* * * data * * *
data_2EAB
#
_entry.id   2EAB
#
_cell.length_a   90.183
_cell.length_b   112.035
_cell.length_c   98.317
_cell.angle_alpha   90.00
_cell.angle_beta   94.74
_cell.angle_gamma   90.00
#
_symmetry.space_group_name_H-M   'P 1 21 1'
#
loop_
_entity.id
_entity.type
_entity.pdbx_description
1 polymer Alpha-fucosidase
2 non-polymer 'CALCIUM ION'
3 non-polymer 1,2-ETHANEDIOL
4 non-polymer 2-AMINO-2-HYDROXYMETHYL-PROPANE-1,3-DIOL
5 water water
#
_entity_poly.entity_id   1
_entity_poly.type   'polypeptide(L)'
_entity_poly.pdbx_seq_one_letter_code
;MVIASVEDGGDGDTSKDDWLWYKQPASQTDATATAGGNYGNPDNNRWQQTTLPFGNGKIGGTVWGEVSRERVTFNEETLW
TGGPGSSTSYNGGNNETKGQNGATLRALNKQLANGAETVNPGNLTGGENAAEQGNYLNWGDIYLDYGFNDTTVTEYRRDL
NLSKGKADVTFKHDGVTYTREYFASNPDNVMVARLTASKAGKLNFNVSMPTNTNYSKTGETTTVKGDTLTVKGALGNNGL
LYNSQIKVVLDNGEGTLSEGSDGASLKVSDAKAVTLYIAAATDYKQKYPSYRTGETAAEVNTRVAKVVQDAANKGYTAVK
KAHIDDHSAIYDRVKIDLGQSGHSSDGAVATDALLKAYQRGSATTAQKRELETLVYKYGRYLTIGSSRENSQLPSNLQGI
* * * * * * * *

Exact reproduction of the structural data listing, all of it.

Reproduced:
data_2EAB
#
_entry.id   2EAB
#
_cell.length_a   90.183
_cell.length_b   112.035
_cell.length_c   98.317
_cell.angle_alpha   90.00
_cell.angle_beta   94.74
_cell.angle_gamma   90.00
#
_symmetry.space_group_name_H-M   'P 1 21 1'
#
loop_
_entity.id
_entity.type
_entity.pdbx_description
1 polymer Alpha-fucosidase
2 non-polymer 'CALCIUM ION'
3 non-polymer 1,2-ETHANEDIOL
4 non-polymer 2-AMINO-2-HYDROXYMETHYL-PROPANE-1,3-DIOL
5 water water
#
_entity_poly.entity_id   1
_entity_poly.type   'polypeptide(L)'
_entity_poly.pdbx_seq_one_letter_code
;MVIASVEDGGDGDTSKDDWLWYKQPASQTDATATAGGNYGNPDNNRWQQTTLPFGNGKIGGTVWGEVSRERVTFNEETLW
TGGPGSSTSYNGGNNETKGQNGATLRALNKQLANGAETVNPGNLTGGENAAEQGNYLNWGDIYLDYGFNDTTVTEYRRDL
NLSKGKADVTFKHDGVTYTREYFASNPDNVMVARLTASKAGKLNFNVSMPTNTNYSKTGETTTVKGDTLTVKGALGNNGL
LYNSQIKVVLDNGEGTLSEGSDGASLKVSDAKAVTLYIAAATDYKQKYPSYRTGETAAEVNTRVAKVVQDAANKGYTAVK
KAHIDDHSAIYDRVKIDLGQSGHSSDGAVATDALLKAYQRGSATTAQKRELETLVYKYGRYLTIGSSRENSQLPSNLQGI